I had Burrata with leeks vinaigrette and mustard breadcrumbs. It was very intense with the flavor of the stone-ground Poupon-style mustard. Too intense, really, but I ate it any way. I was at Mozza! and I didn’t want to miss any of the flavor experiences.
We had also been served some great rustic bread that was full of wheat berries and seeds, which we dipped in the peppery olive oil. It was chewy and wonderful. That bread inspired me to try to make some of my own rustic bread about a month later, and it was a dismal failure. It turned out like a solid football, which could have been used for a doorstop. I’m not going to tell you that story though.
Then came the entrées. Big plates of meat. Perfectly medium rare the way I like it. Whoever was working the grill really knew their stuff. Michelle had Grilled Beef Tagliata, rucola and Parmigiano with aceto balsamico.
And I had the Grilled Leg of Lamb with insalata di Fregola Sarda, mint and yogurt. The pasta and minty yogurt were hidden under the lamb slices and was a wonderful sauce for the lamb. And, lo and behold, there was the Fregola Sarda, which I had just purchased in the little shop.
Well, we were totally stuffed by this time. You know, groaning with happiness. Michelle said we had to have dessert because it was our birthday, so she ordered Cannoli with caramel, pistachio and espresso gelati. When it came to the table it had a little birthday candle stuck to the plate. It was so cute!
We said our good-byes to our server, who had been very charming and helpful. The whole evening had been like living a fantasy. We walked out saying WOW, that was really something to remember. And I could hardly wait to get home and look at the photos. And think about writing this post, which turned out to be five months later.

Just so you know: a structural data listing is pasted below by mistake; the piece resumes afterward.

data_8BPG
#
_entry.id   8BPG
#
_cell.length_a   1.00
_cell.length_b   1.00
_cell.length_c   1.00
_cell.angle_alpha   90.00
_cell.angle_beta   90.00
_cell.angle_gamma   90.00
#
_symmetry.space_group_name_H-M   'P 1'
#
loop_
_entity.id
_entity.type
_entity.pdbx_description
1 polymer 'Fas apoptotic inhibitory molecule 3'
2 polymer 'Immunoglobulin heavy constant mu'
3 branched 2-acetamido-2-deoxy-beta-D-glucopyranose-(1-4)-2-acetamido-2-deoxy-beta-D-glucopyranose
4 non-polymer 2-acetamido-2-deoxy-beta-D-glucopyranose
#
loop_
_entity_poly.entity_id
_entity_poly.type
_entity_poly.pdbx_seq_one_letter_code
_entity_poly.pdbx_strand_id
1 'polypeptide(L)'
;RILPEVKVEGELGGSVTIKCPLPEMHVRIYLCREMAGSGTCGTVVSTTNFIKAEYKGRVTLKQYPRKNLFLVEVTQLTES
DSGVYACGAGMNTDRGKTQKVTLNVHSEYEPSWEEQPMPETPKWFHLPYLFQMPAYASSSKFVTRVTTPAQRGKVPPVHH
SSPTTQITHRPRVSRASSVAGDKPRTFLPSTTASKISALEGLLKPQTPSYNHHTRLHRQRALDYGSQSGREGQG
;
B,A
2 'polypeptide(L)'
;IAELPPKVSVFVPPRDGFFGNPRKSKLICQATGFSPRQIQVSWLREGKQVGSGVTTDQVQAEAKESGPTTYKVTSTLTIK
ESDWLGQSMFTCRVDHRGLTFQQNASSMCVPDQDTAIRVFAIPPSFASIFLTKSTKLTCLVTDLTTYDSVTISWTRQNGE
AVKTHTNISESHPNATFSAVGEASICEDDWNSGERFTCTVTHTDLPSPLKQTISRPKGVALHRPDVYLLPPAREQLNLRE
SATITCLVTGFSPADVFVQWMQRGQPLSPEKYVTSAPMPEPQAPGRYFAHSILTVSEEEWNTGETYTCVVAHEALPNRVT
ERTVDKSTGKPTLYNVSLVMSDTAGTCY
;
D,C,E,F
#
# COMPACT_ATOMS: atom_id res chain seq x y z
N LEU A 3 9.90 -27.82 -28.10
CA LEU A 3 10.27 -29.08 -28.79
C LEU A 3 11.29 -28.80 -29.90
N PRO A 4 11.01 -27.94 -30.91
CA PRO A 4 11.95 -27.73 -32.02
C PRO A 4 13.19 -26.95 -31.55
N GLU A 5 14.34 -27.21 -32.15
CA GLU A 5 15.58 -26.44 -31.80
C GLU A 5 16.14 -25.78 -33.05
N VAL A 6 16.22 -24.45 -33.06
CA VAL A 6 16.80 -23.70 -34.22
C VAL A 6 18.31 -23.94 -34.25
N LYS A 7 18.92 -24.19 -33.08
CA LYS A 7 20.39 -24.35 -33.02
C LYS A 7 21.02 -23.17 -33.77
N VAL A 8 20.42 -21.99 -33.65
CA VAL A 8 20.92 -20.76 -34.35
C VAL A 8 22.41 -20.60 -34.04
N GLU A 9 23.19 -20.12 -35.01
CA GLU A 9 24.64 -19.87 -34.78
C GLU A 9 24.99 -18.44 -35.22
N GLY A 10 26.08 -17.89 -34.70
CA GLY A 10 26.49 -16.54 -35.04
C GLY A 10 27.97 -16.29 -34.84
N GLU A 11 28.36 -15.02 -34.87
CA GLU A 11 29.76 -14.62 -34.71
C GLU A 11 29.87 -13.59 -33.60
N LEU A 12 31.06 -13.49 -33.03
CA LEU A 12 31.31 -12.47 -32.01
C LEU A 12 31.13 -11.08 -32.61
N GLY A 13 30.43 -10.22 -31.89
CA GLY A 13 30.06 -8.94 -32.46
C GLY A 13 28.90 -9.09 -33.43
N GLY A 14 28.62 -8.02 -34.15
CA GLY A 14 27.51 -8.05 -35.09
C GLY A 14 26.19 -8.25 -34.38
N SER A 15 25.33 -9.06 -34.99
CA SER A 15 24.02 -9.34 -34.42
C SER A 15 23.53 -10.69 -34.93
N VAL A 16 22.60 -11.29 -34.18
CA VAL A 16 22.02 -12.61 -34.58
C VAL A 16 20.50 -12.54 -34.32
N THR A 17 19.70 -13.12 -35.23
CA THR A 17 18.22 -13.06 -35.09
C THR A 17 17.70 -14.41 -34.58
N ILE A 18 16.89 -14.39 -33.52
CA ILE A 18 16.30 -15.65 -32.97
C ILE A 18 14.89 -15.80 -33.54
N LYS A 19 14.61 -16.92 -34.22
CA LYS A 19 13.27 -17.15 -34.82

So here is the recipe for the Kalamata Olive Tapenade Crostini. When you eat it, you can pretend you are at Osteria Mozza, just like I do!
Kalamata Olive Tapenade Crostini
Makes about 1 cup
1 1/4 cup black Kalamata olives with pits, yielding 1 packed cup of olive meat
¼ cup extra-virgin olive oil
2-3 teaspoons lemon juice
1 teaspoon lemon zest from 1 lemon
1-2 garlic cloves, pressed
4 large leaves basil, minced (1 tablespoon)
¼ teaspoon ground black pepper
½ teaspoon orange zest (optional)
whole milk ricotta cheese
sour dough baguette, preferably La Brea Bakery
1. Remove pits from olives.
2. Place all ingredients in a mini food processor and process until a paste is formed.
3. Transfer to a clean container and refrigerate until needed. Will keep three to four weeks.
4. Slice the baguette diagonally into ¼-inch slices.
5. Top each slice with about 1 tablespoon of ricotta, making a small depression in the middle in which to place the tapenade.
6. Scoop about a tablespoon of tapenade on the blade of a knife. Push the mixture down the knife with a finger to form a ball shape and place it in the depression. Top with basil.Print Recipe